Project RAPTOR: Second test campaign at the Gas Turbine Research Centre in Wales

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Exactly one year after the first measurements at the Gas Turbine Research Centre (GTRC) in Wales, the second measurement campaign was due there. And just like last year, the situation with the COVID pandemic started to deteriorate dramatically just before our departure. After numerous meetings, discussions and clarifications, including the development of strict COVID protection measures, we all decided to carry out the test campaign anyway.      

Thus, the METENVIA team landed in an almost empty plane in London on the morning of November 30th. After a first COVID test already at the airport, we got into our rental car and drove to the GTRC in Port Talbot, where we immediately started setting up SMARTEMIS for the campaign.

While the PM measurement instruments of both reference systems (SMARTEMIS and the EU-system) were maintained and calibrated immediately before the first RAPTOR campaign, the second measurement campaign primarily focused on evaluating instrument drift after a year with many engine tests done in-between without calibration. In addition to the RAPTOR objectives, we performed experiments for the first specific contract of the EASA-funded SAMPLE IV consortium.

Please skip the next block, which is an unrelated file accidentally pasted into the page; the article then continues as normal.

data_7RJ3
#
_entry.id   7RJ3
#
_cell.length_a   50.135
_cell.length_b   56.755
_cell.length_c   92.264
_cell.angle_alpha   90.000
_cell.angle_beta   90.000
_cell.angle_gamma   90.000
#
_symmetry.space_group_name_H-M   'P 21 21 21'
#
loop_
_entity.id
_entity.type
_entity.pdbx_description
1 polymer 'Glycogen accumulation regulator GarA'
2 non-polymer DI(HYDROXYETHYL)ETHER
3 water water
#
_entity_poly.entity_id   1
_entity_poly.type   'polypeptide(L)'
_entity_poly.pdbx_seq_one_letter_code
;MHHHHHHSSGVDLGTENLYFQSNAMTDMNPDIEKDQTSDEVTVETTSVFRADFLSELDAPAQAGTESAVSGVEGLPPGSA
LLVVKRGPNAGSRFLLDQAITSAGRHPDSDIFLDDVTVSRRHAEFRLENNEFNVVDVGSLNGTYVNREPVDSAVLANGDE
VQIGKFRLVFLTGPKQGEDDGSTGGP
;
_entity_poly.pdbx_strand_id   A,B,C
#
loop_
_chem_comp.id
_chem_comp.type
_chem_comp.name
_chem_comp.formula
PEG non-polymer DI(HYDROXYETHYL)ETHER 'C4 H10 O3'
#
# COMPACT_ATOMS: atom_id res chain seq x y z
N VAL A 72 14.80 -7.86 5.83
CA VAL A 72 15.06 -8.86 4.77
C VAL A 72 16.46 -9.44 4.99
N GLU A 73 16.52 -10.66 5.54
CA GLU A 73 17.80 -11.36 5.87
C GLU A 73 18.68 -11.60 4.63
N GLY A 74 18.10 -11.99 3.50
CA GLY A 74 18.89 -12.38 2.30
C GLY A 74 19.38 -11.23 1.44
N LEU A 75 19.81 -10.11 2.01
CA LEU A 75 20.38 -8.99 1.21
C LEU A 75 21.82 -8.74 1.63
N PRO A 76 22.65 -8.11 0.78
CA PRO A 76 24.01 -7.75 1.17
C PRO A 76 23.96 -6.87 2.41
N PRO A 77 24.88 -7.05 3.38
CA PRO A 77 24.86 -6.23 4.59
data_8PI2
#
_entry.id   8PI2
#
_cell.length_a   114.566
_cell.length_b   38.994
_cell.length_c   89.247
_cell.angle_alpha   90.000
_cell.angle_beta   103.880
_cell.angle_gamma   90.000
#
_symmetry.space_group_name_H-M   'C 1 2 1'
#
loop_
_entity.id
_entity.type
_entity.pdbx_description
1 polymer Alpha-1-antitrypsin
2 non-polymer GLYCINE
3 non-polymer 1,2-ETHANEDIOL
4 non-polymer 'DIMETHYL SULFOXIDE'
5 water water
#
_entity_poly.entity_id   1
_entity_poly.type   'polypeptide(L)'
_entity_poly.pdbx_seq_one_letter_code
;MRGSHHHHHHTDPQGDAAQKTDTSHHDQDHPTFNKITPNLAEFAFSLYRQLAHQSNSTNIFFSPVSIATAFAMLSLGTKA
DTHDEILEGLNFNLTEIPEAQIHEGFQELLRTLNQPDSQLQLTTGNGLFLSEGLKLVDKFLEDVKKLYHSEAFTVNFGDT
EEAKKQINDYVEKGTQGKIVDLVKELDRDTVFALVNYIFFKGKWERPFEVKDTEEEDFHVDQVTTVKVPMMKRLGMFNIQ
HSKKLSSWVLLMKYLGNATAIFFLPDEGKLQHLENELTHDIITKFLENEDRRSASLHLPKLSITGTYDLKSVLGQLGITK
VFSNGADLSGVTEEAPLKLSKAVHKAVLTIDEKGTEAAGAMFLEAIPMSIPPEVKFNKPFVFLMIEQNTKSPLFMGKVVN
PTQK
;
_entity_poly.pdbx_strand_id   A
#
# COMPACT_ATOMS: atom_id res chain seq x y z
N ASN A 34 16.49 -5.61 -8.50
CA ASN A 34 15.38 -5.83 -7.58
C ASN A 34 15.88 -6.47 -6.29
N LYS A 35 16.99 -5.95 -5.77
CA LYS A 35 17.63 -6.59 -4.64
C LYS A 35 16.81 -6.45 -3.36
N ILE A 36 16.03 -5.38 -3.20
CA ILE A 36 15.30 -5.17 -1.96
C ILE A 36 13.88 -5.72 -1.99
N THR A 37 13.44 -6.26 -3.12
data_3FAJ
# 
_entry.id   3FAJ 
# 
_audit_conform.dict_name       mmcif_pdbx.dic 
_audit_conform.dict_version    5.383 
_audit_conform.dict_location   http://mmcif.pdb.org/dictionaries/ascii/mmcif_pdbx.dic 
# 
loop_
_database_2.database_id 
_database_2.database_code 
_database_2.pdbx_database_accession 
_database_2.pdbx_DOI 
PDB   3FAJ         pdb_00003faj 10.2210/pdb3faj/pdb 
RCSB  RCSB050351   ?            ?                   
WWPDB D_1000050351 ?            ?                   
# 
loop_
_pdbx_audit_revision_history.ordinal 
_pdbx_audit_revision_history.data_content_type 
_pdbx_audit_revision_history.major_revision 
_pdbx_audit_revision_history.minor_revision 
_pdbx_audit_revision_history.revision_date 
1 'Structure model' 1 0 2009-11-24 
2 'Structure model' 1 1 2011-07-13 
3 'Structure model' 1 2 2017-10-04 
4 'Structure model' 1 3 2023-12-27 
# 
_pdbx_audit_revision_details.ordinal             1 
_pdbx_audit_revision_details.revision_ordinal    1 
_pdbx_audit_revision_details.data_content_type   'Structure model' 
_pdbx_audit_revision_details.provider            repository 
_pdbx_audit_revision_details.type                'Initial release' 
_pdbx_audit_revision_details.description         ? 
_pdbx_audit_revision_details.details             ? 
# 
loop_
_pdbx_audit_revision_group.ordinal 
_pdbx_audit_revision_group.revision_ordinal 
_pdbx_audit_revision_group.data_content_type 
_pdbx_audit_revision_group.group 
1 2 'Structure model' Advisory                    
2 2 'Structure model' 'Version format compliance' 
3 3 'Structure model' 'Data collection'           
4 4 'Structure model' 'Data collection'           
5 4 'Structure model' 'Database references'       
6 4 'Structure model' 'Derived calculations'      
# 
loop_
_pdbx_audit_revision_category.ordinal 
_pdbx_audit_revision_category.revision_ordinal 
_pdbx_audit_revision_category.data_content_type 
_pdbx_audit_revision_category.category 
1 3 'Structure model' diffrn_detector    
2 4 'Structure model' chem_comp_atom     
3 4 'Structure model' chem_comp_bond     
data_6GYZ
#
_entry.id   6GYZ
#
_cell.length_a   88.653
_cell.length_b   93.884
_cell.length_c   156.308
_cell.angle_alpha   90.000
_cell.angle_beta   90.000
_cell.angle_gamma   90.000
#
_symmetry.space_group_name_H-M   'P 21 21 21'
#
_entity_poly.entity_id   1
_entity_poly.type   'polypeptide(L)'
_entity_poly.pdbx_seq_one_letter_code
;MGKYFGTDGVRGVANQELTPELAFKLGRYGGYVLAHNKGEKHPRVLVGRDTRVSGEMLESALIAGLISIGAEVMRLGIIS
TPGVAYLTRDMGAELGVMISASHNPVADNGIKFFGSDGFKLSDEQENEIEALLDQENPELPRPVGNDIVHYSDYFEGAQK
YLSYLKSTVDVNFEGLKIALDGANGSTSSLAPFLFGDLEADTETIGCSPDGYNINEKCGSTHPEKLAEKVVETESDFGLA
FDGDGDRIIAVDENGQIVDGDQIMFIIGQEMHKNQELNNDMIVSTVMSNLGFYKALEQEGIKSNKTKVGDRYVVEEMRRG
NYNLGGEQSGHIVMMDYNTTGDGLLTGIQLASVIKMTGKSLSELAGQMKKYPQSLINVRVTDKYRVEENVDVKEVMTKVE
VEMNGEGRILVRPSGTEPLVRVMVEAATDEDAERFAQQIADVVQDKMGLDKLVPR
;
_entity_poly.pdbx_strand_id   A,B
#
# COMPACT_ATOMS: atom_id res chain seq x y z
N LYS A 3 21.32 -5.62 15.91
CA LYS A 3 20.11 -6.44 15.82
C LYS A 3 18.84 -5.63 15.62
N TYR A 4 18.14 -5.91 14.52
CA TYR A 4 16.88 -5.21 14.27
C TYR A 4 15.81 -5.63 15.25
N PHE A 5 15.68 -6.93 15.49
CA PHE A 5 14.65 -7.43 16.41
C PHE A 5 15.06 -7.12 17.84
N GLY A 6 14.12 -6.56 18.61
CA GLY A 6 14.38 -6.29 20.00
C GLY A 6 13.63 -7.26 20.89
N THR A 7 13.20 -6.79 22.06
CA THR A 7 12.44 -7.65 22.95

Participants of the measurement campaign in front of the combustion chamber (left to right). Top: Curdin Spirig (ZHAW), Lukas Durdina (ZHAW). Bottom: Manuel Roth (ZHAW), Greg Smallwood (NRC Canada), Eliot Durand (Cardiff University (CU)) and Andrew Crayford (CU).

Over the course of the next one and a half weeks, in addition to the daily COVID tests, our days were filled with lots of experimental work aimed at improving the standardized nvPM sampling and measurement methodology. Before the intercomparison of the complete nvPM systems, we looked closely at individual instruments. We ran nvPM mass and size distribution measurement instruments in parallel using various aerosol generators and diluted exhaust from the RQL combustor burning jet fuel blends. At the end of the campaign, we collected filter samples from the RQL combustor rig to evaluate the uncertainty in the filter collection methodology for the calibration of nvPM mass instruments. Quartz fiber filters collected using different setups will be analyzed using thermal- optical analysis. Despite some technical issues (three broken gas analyzers), all experiments could be carried out successfully.

All in all, the campaign was very successful, especially because we returned to Switzerland COVID-free.

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